Citation Context ...gent's actions, there is never any uncertainty about the agent's current state|it has complete and perfect perceptual abilities. Markov decision processes are described in depth in a variety of texts =-=[3,42]-=-; we will just brie y cover the necessary background. 3sStates WORLD AGENT Actions Fig. 1. An mdp models the synchronous interaction between agent and world. 2.1 Basic Framework A Markov decision proc... |

742 |
Dynamic Programming and Markov Processes,
- Howard
- 1960
(Show Context)
Citation Context ...erived from t,1 and V t,2. 2 3 5 : 4R(s; a)+ X T (s; a; s 0 )Vt,1(s 0 ) 5 ; In the in nite-horizon discounted case, for any initial state s, we want to execute the policy that maximizes V (s). Howard =-=[18]-=- showed that there exists a stationary policy, , that is optimal for every starting state. The value function for this policy, V equations , also written V , is de ned by the set of V (s) = max a 2 s ... |

493 | UCPOP: A sound, complete, partial order planner for ADL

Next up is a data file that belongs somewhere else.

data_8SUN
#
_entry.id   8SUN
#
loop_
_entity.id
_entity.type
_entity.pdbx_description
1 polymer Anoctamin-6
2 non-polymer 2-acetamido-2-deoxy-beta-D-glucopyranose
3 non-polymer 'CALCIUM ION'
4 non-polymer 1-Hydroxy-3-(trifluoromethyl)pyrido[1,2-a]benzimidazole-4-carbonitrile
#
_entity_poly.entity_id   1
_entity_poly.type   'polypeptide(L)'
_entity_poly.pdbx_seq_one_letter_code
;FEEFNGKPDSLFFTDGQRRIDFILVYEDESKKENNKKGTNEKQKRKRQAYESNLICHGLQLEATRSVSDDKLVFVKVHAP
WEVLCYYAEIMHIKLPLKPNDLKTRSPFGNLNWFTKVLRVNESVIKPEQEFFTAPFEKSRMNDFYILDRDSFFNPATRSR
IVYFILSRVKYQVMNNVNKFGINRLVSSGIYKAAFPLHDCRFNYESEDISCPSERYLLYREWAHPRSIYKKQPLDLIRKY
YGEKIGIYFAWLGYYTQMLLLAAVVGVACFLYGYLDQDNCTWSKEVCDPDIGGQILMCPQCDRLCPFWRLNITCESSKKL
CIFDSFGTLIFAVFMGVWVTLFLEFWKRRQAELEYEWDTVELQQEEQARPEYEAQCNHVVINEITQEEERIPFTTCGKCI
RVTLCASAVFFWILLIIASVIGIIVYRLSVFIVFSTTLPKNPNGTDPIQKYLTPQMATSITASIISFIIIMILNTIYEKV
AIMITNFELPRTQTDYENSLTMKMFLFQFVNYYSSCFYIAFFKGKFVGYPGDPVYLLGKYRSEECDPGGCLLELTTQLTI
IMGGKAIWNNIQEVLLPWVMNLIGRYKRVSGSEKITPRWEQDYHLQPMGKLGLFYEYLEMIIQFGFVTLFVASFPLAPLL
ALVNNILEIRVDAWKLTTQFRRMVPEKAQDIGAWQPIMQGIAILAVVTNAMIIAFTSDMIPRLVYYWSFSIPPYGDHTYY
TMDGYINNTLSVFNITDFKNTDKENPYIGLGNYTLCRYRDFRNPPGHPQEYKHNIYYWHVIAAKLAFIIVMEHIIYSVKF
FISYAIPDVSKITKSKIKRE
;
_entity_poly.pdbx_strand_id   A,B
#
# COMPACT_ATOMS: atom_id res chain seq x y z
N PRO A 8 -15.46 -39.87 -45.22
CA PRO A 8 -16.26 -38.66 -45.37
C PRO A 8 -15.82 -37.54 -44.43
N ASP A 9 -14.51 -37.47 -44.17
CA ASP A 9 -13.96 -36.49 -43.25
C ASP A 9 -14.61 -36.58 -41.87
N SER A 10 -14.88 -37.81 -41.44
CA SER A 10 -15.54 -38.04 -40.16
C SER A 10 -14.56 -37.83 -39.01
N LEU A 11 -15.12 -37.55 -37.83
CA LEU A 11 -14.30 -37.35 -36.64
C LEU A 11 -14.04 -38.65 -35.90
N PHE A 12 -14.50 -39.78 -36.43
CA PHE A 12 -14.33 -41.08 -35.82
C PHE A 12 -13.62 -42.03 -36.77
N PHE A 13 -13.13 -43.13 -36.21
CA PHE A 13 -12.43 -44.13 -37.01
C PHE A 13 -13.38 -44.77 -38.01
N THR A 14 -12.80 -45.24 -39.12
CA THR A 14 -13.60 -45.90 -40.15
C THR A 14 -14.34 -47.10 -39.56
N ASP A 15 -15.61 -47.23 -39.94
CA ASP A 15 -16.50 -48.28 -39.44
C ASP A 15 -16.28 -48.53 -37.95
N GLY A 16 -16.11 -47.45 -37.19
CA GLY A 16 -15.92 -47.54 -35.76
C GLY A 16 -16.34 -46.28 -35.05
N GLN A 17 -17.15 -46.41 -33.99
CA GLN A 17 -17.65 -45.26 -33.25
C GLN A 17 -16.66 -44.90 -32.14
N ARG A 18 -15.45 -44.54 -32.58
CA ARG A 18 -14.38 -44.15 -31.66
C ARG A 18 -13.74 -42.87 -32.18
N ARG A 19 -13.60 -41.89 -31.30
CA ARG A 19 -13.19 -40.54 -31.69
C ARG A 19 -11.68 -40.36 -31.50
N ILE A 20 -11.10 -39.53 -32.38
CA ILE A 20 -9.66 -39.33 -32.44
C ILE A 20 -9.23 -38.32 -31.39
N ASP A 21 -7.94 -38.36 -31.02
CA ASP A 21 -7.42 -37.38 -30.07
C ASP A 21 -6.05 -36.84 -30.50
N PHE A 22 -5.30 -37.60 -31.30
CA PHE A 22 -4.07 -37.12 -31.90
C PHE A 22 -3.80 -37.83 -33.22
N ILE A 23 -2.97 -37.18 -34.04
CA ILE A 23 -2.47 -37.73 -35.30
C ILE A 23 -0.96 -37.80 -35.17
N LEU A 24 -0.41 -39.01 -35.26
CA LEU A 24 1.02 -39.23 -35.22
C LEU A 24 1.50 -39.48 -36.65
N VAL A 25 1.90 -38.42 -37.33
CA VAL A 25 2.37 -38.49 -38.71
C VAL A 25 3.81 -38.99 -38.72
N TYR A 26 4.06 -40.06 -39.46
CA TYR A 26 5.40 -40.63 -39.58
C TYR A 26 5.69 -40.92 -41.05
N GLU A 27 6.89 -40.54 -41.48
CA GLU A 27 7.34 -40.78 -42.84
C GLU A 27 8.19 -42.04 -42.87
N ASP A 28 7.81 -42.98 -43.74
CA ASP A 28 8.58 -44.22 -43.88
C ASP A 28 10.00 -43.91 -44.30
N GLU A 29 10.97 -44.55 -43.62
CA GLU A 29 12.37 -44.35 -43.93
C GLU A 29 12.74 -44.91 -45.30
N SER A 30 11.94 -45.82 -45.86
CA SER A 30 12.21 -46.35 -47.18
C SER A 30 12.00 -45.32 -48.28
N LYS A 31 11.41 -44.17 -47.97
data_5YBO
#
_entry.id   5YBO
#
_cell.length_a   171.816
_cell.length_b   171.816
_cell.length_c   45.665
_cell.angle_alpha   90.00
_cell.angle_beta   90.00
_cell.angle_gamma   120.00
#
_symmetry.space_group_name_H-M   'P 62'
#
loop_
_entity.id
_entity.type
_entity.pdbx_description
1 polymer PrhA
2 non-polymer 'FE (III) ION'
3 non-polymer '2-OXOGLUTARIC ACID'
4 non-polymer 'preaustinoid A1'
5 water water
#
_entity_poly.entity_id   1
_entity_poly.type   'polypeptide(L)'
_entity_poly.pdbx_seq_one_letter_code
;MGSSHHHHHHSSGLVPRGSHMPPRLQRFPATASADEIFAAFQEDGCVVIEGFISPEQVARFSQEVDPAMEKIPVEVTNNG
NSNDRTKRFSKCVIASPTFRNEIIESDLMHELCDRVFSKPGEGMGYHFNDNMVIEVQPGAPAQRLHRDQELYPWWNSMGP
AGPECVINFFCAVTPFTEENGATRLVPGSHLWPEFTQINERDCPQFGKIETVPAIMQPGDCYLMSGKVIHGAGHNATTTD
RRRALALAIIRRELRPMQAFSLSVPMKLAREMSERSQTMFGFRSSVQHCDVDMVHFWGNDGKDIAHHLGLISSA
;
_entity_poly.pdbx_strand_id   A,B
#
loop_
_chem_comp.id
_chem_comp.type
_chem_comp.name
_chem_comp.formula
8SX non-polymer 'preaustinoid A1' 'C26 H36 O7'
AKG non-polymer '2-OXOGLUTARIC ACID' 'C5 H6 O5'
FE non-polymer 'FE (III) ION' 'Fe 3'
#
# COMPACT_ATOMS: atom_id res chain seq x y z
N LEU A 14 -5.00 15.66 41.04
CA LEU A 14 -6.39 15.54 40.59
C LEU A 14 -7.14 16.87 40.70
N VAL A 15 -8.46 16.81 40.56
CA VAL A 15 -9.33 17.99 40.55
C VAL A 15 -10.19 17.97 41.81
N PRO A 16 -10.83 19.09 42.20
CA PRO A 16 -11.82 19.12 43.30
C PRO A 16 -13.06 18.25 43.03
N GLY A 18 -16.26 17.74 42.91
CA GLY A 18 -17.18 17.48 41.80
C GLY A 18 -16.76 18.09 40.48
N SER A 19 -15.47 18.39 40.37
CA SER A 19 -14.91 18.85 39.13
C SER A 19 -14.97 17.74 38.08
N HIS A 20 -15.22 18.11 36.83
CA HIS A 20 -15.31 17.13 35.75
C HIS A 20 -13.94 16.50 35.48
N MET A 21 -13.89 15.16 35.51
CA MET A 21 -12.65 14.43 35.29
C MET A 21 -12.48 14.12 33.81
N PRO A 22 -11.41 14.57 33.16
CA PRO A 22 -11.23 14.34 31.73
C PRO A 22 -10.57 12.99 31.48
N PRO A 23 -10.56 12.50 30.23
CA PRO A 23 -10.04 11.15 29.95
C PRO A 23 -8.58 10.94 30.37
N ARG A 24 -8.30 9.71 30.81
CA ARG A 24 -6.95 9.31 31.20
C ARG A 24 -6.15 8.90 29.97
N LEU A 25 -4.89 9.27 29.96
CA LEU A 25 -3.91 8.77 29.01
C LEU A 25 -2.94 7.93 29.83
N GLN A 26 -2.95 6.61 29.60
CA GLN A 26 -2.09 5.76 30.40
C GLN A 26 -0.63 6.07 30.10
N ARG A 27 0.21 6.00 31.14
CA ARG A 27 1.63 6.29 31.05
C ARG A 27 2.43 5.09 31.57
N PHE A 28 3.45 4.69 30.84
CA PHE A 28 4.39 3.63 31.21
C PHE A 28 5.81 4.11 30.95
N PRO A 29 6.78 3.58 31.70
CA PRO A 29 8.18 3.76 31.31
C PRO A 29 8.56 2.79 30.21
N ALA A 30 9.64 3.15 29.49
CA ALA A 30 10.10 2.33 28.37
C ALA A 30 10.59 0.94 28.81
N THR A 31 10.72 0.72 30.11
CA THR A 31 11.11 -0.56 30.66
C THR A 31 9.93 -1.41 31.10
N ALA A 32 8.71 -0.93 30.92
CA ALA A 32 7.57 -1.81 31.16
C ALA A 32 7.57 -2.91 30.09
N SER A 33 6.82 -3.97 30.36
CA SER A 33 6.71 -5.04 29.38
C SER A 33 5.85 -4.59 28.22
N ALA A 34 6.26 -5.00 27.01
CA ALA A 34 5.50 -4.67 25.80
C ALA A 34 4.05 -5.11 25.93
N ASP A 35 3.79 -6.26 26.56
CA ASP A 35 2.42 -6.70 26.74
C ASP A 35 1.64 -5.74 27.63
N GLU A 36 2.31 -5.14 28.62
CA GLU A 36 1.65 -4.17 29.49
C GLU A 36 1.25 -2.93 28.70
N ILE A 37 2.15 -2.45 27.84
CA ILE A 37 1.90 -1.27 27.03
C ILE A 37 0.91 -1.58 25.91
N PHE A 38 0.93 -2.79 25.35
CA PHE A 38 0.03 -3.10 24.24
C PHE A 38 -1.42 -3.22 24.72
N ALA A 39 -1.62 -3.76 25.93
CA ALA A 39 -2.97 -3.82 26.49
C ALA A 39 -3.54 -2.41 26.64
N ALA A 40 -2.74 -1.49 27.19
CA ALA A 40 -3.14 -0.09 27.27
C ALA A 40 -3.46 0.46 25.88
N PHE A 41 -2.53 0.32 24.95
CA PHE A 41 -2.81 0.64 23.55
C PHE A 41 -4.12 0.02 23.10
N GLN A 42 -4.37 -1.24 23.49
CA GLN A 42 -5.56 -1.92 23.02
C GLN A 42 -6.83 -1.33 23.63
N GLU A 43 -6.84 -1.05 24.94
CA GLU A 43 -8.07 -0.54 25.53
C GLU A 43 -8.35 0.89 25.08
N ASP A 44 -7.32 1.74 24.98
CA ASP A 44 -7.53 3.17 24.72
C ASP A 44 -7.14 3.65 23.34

- Penberthy, Weld
- 1992
(Show Context)
Citation Context ...s will be known with certainty during plan execution. In the mdp framework, the agent is informed of the current state each time it takes an action. In many classical planners (e.g., snlp [32], ucpop =-=[38]-=-), the current state can be calculated trivially from the known initial state and knowledge of the deterministic operators. The assumption of perfect knowledge is not valid in many domains. Research o... |

449 | Systematic Nonlinear Planning .
- McAllester, D
- 1991
(Show Context)
Citation Context ...f the process will be known with certainty during plan execution. In the mdp framework, the agent is informed of the current state each time it takes an action. In many classical planners (e.g., snlp =-=[32]-=-, ucpop [38]), the current state can be calculated trivially from the known initial state and knowledge of the deterministic operators. The assumption of perfect knowledge is not valid in many domains... |